Brewer’s Blackbirds are everywhere you look. There are in the grocery store parking lot, at your backyard feeders, in the park, at the farm, and in the trees. We find them at sea level and up to 8000 feet elevation.
The males are glossy black, blue and iridescent green, they glisten in the sun. The females, as with so many female birds, are a bit more understated. They are a plain brown and lack the male’s bright eye. These are long-legged, ground-foraging birds you will see in the parking lots as well as in the trees and shrubs of cities and towns.
They have adapted well to living with us looking for crumbs we leave behind. Eating mostly seeds, grains and some berries, they also like insects, sometimes catching them in mid-air or off the backs of farm animals. If you have bird feeders, you may attract more of these by putting seed at ground level or using an open platform feeder.
In our area, Brewer’s Blackbirds remain year round. But in the central part of the country, they may migrate 1500 miles from central North America to southern United States and southern Mexico for the winter.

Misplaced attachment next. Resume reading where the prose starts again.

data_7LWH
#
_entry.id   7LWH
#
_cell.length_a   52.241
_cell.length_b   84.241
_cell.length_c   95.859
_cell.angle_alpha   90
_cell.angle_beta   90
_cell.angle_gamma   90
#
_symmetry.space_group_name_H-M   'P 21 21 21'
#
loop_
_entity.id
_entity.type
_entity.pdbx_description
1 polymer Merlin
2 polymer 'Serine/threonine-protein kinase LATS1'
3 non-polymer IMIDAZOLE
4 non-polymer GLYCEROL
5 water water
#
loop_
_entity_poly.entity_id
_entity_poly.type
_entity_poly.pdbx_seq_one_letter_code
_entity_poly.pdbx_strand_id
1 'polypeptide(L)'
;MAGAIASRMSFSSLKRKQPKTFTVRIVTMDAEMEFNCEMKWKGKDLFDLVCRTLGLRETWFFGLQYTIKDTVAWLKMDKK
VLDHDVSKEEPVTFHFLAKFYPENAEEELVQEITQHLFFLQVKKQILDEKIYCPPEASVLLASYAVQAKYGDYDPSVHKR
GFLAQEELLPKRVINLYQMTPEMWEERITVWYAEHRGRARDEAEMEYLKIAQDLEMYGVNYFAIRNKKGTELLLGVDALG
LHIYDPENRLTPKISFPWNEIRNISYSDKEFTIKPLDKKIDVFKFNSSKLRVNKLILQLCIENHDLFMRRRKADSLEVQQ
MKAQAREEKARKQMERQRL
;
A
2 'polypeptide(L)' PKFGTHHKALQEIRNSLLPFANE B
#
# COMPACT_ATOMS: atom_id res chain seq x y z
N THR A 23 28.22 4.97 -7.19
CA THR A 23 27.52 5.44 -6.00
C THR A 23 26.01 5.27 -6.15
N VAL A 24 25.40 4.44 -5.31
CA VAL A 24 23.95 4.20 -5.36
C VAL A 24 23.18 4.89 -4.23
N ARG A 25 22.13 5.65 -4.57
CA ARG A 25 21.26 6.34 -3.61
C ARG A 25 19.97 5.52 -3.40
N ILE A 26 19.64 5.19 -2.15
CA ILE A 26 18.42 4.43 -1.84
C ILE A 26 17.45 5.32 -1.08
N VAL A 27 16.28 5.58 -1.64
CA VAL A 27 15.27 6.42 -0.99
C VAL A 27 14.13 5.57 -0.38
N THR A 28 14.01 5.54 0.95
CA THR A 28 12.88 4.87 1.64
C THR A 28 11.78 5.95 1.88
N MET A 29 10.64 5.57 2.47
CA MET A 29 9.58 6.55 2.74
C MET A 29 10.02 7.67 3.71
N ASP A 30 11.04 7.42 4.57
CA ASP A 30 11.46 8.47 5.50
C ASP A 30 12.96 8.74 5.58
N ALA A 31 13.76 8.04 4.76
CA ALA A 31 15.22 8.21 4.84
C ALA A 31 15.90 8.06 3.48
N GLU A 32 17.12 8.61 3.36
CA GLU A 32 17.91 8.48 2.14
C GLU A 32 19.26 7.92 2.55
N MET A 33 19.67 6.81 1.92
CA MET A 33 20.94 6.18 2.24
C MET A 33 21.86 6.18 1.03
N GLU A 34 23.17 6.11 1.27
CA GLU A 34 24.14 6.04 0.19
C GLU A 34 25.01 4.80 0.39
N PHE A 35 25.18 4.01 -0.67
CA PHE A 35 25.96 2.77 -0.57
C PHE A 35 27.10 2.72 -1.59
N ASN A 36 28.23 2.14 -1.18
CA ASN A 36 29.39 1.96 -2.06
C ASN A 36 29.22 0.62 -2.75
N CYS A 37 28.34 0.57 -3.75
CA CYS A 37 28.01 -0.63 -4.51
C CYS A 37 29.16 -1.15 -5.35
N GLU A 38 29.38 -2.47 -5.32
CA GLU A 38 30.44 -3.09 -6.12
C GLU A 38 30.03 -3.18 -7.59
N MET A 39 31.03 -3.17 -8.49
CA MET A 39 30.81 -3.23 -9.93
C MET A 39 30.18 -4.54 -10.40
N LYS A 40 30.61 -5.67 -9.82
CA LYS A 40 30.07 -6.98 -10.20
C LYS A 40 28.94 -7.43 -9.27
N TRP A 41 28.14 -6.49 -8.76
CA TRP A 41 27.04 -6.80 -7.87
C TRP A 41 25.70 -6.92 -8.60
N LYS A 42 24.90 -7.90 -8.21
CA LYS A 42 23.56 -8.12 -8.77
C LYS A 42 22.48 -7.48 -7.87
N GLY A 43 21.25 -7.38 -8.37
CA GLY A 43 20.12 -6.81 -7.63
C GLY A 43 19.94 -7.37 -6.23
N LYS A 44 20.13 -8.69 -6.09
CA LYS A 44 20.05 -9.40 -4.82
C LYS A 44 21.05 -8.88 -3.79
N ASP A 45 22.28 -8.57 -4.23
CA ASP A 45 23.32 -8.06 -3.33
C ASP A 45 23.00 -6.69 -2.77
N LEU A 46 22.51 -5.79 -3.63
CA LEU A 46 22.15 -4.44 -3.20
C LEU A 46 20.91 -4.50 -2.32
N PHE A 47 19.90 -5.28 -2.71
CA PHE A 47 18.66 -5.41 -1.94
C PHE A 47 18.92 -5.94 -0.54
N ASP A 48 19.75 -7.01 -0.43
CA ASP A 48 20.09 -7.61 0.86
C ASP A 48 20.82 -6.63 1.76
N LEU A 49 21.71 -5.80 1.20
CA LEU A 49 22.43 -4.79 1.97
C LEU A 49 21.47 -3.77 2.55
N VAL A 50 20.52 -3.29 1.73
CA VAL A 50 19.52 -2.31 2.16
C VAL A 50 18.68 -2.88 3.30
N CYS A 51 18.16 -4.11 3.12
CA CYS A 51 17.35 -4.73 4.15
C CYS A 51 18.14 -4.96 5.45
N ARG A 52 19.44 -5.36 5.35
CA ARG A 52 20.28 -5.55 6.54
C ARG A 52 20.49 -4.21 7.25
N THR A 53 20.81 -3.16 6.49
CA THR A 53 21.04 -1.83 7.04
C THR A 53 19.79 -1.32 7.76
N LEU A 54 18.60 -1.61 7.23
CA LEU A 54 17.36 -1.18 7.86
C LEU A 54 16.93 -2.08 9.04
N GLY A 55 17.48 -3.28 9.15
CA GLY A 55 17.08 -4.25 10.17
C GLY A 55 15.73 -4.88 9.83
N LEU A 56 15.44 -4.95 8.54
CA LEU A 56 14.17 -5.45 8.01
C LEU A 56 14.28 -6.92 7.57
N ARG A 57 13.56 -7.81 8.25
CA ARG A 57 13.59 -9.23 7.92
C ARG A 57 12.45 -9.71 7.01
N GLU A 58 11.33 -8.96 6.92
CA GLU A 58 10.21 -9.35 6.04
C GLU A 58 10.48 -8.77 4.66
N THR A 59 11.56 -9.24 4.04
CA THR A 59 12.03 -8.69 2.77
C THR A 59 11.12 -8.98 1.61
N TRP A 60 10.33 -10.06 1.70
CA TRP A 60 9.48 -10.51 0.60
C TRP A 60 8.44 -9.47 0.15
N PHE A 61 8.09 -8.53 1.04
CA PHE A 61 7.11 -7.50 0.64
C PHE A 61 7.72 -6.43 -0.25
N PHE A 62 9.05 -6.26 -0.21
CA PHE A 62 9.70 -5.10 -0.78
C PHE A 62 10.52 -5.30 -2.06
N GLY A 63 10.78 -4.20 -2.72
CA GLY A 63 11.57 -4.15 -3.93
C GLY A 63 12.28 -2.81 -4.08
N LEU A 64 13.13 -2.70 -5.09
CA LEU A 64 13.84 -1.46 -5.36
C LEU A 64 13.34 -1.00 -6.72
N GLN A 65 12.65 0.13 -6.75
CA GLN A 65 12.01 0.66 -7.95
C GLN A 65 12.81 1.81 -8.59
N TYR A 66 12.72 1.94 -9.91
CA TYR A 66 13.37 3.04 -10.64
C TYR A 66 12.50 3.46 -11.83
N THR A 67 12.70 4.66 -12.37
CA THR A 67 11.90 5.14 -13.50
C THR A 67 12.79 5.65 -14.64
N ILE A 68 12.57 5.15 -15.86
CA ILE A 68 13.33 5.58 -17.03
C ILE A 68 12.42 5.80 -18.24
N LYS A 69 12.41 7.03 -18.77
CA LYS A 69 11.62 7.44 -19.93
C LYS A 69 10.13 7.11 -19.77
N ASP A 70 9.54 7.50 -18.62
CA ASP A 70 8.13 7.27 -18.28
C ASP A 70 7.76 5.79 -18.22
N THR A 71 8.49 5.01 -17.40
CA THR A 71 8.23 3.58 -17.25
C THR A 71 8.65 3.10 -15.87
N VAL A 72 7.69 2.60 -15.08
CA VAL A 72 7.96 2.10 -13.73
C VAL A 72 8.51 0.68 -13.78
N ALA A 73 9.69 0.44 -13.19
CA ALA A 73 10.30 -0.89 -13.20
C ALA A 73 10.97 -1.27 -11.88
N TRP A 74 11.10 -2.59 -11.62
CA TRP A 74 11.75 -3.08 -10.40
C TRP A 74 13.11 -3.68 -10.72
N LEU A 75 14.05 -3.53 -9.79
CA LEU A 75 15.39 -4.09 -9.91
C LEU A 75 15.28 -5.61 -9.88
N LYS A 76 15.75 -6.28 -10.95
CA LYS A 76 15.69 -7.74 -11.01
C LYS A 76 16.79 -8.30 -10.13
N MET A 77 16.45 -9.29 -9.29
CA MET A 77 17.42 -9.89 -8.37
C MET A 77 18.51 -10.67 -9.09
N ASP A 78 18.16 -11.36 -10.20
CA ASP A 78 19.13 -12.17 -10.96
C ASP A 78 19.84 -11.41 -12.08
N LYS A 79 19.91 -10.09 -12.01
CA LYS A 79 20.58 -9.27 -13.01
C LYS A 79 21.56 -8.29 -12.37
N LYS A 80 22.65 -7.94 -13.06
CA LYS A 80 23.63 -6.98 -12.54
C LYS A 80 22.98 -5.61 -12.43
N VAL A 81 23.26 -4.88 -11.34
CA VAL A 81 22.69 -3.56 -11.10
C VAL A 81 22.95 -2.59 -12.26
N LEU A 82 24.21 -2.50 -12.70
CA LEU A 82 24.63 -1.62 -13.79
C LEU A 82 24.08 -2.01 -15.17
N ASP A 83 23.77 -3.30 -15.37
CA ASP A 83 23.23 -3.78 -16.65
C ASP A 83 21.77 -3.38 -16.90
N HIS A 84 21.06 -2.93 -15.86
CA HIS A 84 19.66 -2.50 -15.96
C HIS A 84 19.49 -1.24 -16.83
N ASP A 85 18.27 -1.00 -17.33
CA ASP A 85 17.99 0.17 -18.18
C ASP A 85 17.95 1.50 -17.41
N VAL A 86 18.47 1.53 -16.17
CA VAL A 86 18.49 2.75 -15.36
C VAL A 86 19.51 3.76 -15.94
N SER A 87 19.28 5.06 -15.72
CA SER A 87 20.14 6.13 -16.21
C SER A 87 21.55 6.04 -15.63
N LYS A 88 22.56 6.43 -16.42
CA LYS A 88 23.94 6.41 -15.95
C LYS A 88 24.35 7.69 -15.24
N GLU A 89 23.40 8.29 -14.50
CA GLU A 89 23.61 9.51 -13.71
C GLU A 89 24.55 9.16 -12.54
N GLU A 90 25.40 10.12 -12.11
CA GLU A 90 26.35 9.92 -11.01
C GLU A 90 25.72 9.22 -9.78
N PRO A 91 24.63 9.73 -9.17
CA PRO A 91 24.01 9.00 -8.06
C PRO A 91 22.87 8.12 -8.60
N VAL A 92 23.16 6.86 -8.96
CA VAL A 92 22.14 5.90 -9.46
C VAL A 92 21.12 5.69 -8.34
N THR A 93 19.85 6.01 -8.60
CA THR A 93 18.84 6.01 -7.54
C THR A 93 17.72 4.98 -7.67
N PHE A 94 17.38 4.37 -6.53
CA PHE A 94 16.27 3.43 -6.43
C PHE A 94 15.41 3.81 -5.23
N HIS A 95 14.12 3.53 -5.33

Brewer’s Blackbirds are very social and may nest in colonies up to 100 birds. The females choose the nest site. She builds the nest with twigs, dried grass, rootlets and hair using mud or manure to keep it all together. Eggs are variable in color and pattern helping to camouflage them in the nest. Brewer’s Blackbirds may have 1 to 2 broods per season with 3 to 7 eggs each.
Incubation is 11 to 17 days, and the little birds stay in the nest for 12 to 16 days before fledging. At hatching, they weight an eighth of an ounce.
They love to bathe. If you have a small pond or a bird bath, watch for them in spring and summer. And if you are near one of their nesting colonies, you may find them dunking insects in your bird bath before taking them to their nestlings.
Though they do eat grains from farmland, they more of a benefit to farmers than a pest. They have curbed outbreaks of weevils, cutworms, termites, grasshoppers and more.
Watch for them the next time you are at the grocery store. They will be scurrying under cars and around bushes looking for their next meal.